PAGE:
For my 30th and 40th, we flew to her hometown of Toronto to attend the Toronto International Film Festival, better known as TIFF. These days, TIFF is huge. Major ‘A’ list stars attend every year and hotels get booked out months in advance, but back when we went, it was a few soap stars and producers and directors we’d never heard of. The gala was held at the Royal Ontario Museum, and I wore a dark blue velvet ballgown with a knockoff ‘Heart of the Ocean’ necklace in cubic zirconia that I’d bought at Caché – a huge thing that tested the muscles in my neck. Every ‘diamond’ in the chain was about three carats and the blue heart made the Taylor-Burton Diamond look like a Tic Tac.

‘Titanic’ had been released less than two years prior and was still very much present in people’s minds. When I think back now, the idea that I wore something like that to a film festival makes me cringe, but I loved it at the time.

The gala itself was a bit of a non-event, but the excitement ramped up when Lynne and I tried to get ourselves and two gentlemen we’d met into an after-hours party. The doorman was possibly considering it, until I yelled that we shouldn’t be kept waiting as I needed to use the toilet. Apparently that is considered non-velvet rope behaviour, as it killed our chances. Accepting defeat, Lynne and I got a taxi back to our accommodations and the ‘Heart of the Ocean’ went back into its polyester bag.

We didn’t always go big on our special days, but for some reason, we had quite the party for my 34th. I had clearly moved on from ‘Titanic’, as – at my request – Lynne festooned the interior of Café Med (used to be in Galleria Plaza where Saltwater Grill now resides) with SpongeBob SquarePants decor. I was a huge fan of the character that lived in a pineapple under the sea, and so my best friend kindly obliged with balloons, napkins, plates, centrepieces and a huge cake, all in the bright, eye-watering Pantone SpongeBob yellow I craved.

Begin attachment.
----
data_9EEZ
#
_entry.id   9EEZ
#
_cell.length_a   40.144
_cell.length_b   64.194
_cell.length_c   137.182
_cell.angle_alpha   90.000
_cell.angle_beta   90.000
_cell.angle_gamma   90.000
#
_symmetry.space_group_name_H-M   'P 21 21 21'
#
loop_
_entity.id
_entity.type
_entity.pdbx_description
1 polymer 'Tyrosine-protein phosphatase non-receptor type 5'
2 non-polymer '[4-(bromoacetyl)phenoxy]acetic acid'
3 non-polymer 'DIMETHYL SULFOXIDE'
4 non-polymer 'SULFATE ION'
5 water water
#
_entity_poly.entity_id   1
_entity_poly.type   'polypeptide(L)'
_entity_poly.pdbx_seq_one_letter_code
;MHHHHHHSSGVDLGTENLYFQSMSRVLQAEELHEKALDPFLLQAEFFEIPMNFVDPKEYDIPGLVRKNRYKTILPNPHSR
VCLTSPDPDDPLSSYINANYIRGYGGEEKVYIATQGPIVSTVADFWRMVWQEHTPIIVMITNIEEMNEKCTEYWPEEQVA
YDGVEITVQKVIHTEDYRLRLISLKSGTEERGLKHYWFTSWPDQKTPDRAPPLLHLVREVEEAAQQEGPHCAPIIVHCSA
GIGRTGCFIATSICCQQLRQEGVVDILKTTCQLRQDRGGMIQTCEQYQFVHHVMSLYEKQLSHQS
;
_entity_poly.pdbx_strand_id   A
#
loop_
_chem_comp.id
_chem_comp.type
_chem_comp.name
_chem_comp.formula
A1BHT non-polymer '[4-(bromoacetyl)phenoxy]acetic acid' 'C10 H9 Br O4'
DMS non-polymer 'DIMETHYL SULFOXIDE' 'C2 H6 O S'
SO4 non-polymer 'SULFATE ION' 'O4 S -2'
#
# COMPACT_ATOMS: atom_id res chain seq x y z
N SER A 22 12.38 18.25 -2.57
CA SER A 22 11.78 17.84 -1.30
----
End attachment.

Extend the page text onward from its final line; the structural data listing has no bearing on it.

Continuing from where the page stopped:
Lots of people attended that particular brunch, and I actually had a date, which was rare. For some reason, however, our romance crumbled not long after. It could have been my clear obsession with the residents of Bikini Bottom that gave him pause, or maybe it was the fact that when my parents left the proceedings early, my Dad went out of his way to shake his hand, saying, “Very nice to meet you, and I hope we’ll be seeing a LOT more of you in the future.”


My 40th and Lynne’s 50th, which were combined for a dual celebration, was possibly when the rumours of us being a romantic couple began to circulate. Family and friends had organised a limo for us, an original song, and extravagant dinner at Seven Restaurant in The Ritz-Carlton. I think it was when they wheeled out the multi-tiered birthday cake – decorated to the nines – and encouraged us to cut it together with a big knife, that it looked like a crossover to a wedding reception. I know there are pictures somewhere of me towering over Lynne, with both our sets of hands on the knife handle, poised to cut, as we grin at the camera. “I now pronounce you…”

We also went on a Mediterranean cruise that year, stopping in Italy, Greece, Turkey, Egypt and the Greek Islands. It was one of my best birthdays ever.

Now, you’re going to find this hard to believe, looking at my beautiful skin (ahem), but we still have one more decade to go.

You might think that I’d be a bit depressed about turning 50, and Lynne, 60, but not at all; we embraced it. We were luckily able to travel to Toronto, New York and London to see friends and family overseas, with great meals, some shopping (we spent two hours on Oxford Street and moved a total of 30 feet) and a couple of theatre productions. I don’t know whether it was the temperature in the Palace Theatre or the semi-comfy seats, but I could barely stay awake through both parts of ‘Harry Potter and the Cursed Child’. Perhaps I’d been hit by the Deepsleepius charm… or maybe I’m just getting old? Nah; can’t be.

I hope I continue to look forward to birthdays – I guess we’ll have to see. At least it’s going to be quite a few years before the next big one comes along. Until then, as Celine Dion would sing, my heart will go on and on.